In 1990, the U.S. Congress passed legislation that amended the Clean Air Act to create a new program to mitigate the effects of acid deposition in the U.S. through emission reductions of sulfur dioxide (SO2) and nitrogen oxides (NOx) at electric utility plants across the country. The SO2 reductions, totalling a 40% reduction nationally from 1980 levels or a 10 million ton reduction annually, are achieved largely through an emission trading system, the largest program of its kind designed to date. This trading system has the potential to save up to half of the compliance costs associated with more traditional source-by-source emission limit programs.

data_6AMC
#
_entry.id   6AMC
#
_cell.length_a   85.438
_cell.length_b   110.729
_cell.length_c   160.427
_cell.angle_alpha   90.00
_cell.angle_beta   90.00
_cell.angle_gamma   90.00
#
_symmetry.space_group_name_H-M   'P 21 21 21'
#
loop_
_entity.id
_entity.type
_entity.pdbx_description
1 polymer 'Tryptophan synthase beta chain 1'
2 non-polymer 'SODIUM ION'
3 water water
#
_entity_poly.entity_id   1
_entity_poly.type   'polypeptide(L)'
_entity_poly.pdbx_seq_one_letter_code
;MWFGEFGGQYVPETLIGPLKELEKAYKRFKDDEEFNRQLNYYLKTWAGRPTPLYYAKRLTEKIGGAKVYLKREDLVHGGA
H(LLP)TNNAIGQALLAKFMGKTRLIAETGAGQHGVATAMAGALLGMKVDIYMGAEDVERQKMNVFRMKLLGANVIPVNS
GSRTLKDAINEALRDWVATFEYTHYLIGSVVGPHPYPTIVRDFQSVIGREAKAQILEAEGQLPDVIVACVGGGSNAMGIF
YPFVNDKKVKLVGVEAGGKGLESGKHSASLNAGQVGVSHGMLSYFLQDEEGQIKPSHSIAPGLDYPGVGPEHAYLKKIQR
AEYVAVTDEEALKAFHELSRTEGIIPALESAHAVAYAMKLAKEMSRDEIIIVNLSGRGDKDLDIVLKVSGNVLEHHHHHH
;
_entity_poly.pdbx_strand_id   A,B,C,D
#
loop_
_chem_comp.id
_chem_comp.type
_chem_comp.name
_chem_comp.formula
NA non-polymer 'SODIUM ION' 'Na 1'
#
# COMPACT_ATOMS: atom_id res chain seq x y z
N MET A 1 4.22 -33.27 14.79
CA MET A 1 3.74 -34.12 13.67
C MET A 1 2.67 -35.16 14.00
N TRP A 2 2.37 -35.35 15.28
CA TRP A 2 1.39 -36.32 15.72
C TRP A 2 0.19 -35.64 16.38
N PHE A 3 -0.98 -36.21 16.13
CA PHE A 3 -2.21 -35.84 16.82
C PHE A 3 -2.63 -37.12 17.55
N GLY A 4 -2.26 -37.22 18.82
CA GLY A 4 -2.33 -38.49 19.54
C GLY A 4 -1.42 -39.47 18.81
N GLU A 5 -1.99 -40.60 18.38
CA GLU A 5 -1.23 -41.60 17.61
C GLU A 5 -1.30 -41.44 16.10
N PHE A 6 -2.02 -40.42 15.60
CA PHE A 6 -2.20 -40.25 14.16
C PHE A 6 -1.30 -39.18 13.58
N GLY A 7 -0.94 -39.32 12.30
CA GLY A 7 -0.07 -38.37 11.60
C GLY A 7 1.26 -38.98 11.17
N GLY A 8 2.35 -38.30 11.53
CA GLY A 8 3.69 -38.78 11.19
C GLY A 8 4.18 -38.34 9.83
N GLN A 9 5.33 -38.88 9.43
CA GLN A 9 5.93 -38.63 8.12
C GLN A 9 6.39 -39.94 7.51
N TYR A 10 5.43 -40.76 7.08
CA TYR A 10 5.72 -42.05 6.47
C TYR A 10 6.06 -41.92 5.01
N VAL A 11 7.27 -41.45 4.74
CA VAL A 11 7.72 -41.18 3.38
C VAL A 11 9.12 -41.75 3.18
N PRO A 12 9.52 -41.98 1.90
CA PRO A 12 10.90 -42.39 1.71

This paper briefly discusses background on the acid rain issue in the United States, and the principal features of the program, including: a permanent cap on utility emissions of SO2 beginning in 2010, decision to grant up-front allocation of emission credits to reduce individual approvals of trades, the use of continuous emission monitors and automatic penalties to ensure compliance, and integration of the Acid Rain program requirements with other Clean Air Act programs. The paper also discusses the development of the allowance trading market to date, including the types of compliance options chosen and quantity and type of emissions trading being conducted.
Emission trading United States sulfur dioxide air pollution costs cost-effectiveness